“It’s got a taste of its own,” says Regina Smith, manager of the White Trolley. “You have to taste it with an open mind. It’s different from anything else you’ve ever eaten, and I think they’re better crunchy.”

The origin of the name is clouded with debate, but the most commonly accepted story is that the burgers sold for a nickel during the Depression, and the word “slug” was slang for a five-cent piece. Today, slugburgers go for 75 cents at the White Trolley, and for a dollar downtown at Borroum’s Drug Store during festival time.

“A lot of people ask if it’s a snail crawling on the ground,” Smith says. And even though Corinthians try to debunk the garden critter notion, the logo for the annual Slugburger Festival, held each July, features a smiling green snail, further humanized by the addition of teeth and tongue.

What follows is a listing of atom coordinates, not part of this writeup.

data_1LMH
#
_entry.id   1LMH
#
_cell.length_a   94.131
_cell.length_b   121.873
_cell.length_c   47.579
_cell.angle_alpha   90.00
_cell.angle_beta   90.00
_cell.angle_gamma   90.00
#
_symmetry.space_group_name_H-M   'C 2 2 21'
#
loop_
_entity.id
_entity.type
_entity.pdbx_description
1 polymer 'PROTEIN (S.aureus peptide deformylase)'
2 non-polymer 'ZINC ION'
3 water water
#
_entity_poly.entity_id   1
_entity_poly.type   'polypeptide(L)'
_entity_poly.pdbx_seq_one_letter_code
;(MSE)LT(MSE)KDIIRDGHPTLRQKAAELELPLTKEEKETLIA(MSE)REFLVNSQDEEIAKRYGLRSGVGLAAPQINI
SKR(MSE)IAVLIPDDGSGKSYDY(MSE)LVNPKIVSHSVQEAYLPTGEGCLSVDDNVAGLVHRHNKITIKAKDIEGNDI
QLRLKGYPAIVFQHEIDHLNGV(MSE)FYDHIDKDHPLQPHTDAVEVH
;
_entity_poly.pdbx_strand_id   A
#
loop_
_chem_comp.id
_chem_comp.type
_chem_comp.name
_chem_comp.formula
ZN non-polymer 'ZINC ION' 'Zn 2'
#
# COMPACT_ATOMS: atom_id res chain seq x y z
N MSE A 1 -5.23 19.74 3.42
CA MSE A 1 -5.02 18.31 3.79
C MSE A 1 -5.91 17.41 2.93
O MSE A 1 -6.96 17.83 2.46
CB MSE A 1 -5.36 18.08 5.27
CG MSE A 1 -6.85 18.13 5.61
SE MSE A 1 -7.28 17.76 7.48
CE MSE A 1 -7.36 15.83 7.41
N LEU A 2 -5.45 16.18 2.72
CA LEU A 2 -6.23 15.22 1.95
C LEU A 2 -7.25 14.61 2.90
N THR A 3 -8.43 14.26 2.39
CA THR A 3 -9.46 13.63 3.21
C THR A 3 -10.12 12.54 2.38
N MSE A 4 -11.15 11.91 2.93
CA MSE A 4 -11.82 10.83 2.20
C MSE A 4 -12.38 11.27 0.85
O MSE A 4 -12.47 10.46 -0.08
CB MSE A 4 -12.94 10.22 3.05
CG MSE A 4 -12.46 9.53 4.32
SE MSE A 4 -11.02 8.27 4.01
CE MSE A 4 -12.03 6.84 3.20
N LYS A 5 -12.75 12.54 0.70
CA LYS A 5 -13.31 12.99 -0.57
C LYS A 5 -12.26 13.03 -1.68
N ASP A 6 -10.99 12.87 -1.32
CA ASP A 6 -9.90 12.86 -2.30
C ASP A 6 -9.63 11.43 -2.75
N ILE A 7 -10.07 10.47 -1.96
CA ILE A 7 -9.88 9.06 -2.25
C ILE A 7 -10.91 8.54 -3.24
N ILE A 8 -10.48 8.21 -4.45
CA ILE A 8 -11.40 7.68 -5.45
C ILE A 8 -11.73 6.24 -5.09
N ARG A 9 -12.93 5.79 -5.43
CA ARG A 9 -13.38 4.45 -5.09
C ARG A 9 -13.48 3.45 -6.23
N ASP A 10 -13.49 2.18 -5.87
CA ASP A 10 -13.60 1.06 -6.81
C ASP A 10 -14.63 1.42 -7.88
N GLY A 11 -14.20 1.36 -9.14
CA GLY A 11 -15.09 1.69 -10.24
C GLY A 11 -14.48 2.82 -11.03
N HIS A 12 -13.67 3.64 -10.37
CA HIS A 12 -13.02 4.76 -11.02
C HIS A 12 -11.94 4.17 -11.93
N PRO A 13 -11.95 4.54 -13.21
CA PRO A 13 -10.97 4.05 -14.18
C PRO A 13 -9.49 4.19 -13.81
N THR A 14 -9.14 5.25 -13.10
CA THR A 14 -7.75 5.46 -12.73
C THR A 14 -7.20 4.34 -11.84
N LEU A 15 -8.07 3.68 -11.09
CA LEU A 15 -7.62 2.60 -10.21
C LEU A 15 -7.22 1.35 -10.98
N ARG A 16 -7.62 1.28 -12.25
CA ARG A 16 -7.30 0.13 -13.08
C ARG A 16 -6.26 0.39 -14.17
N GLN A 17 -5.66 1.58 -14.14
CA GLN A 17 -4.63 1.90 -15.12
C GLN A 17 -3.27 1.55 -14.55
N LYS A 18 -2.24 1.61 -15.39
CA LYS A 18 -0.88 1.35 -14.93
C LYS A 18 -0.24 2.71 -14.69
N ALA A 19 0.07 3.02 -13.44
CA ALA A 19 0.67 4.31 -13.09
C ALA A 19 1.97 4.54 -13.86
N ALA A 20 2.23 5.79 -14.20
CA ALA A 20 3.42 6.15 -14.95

Designer Greg Hastings, a native of Corinth who now lives in Memphis, says the snail mascot has endured “because he allows us to inject some fun personality into the overall image—more than you could do with just a burger. I’m told by festival officials that this character, which we update annually, is well received by the public, and sales of T-shirts each year keep reinforcing that fact,” Hastings says.

Main Street Corinth organizes the festival and has even signed on a corporate sponsor, Cellular South, catapulting the lowly slugburger to tourist attraction status on the Alcorn County courthouse square. The Gourmand’s Guide to Dining in and Around Corinth labels the slugburger a “local delicacy” and describes the obligatory squeeze of yellow, ballpark mustard as a “standard garnish.” The color of the patty resembles the more universal and recognizable chuckwagon steak.